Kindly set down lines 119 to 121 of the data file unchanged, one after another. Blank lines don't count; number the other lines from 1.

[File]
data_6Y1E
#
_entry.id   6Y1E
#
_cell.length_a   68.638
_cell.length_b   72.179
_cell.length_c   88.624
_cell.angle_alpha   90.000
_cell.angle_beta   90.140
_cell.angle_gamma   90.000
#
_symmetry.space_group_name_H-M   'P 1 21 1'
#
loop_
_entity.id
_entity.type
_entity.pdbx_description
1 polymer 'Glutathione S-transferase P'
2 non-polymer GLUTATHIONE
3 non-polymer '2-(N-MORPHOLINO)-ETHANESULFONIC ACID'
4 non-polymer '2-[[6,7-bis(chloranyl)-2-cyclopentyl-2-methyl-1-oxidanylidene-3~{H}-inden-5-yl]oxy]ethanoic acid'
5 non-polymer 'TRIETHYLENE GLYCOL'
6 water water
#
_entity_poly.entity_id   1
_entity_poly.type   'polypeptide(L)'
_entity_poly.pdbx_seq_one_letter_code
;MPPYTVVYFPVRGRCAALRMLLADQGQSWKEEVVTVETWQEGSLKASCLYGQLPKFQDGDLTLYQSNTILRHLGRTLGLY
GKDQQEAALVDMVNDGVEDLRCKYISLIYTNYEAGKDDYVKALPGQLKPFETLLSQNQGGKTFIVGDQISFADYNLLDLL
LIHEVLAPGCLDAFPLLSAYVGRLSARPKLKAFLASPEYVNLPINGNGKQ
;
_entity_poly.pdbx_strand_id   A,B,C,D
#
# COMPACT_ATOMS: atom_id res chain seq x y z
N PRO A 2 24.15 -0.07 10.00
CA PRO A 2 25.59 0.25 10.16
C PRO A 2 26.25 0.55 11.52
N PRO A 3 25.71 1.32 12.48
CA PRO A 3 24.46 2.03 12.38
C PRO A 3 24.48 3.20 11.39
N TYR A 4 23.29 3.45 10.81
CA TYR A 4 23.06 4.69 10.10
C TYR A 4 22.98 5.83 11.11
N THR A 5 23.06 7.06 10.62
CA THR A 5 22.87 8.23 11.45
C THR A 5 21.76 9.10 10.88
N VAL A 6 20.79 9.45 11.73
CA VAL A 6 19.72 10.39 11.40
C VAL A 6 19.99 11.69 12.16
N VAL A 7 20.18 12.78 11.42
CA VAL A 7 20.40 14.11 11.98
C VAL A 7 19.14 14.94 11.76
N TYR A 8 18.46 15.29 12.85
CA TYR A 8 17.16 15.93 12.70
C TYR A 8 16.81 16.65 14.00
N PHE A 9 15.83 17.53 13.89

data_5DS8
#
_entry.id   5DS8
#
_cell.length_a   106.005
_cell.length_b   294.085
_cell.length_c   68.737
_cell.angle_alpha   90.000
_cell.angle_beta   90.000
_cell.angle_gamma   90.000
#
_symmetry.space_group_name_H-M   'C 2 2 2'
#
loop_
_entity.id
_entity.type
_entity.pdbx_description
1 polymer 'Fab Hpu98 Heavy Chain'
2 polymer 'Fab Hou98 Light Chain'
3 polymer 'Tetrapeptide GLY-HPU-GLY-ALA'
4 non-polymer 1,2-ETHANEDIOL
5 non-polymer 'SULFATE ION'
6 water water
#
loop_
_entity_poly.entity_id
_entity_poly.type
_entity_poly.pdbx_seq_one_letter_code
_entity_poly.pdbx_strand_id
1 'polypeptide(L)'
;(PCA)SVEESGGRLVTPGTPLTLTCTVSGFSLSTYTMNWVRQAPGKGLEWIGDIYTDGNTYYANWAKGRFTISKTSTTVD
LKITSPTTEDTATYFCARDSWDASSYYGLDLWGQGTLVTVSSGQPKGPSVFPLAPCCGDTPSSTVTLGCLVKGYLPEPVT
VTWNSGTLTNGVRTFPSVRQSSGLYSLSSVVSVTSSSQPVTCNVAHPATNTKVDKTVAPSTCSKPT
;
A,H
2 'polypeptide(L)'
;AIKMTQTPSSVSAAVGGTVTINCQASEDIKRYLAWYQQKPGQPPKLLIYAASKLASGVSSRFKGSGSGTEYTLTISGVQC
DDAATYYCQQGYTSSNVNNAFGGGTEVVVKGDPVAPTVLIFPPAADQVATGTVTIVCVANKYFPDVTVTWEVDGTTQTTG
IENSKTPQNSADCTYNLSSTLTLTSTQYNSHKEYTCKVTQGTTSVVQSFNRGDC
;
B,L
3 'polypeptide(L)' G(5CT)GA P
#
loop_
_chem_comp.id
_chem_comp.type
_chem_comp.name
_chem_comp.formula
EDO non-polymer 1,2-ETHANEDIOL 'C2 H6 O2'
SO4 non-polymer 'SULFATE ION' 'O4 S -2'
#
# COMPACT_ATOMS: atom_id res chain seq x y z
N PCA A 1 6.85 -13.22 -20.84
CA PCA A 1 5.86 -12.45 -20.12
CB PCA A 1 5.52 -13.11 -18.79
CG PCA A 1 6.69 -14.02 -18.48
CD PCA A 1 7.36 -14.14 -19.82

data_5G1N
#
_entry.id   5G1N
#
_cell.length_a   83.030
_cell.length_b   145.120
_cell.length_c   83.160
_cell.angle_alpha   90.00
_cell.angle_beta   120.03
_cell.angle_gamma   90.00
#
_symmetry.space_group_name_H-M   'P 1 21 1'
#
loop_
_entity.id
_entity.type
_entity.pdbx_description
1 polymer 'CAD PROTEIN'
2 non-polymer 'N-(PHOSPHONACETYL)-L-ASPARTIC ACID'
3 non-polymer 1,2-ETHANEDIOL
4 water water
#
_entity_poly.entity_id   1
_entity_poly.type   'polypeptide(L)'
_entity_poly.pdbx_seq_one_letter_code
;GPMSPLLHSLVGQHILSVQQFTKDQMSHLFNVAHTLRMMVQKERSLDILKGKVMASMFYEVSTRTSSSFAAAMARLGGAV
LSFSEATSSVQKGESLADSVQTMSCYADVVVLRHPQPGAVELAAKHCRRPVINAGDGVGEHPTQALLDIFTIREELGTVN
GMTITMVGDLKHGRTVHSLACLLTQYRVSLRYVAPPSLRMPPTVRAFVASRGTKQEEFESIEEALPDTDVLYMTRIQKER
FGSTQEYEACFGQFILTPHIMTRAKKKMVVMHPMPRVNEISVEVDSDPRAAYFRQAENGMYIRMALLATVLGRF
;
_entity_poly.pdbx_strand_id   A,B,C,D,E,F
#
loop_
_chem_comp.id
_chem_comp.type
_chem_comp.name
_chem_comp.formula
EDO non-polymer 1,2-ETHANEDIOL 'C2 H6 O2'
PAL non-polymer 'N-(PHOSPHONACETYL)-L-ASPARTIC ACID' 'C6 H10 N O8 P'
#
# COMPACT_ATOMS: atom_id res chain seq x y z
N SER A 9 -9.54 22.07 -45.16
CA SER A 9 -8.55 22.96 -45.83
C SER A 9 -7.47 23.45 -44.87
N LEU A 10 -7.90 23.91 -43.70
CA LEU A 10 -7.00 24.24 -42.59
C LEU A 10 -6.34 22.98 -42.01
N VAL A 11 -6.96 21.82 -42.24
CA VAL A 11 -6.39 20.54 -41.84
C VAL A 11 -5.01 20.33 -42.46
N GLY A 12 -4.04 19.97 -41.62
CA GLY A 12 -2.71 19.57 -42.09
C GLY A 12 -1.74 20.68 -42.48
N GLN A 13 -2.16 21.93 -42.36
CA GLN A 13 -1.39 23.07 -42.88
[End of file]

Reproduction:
_cell.length_b   145.120
_cell.length_c   83.160
_cell.angle_alpha   90.00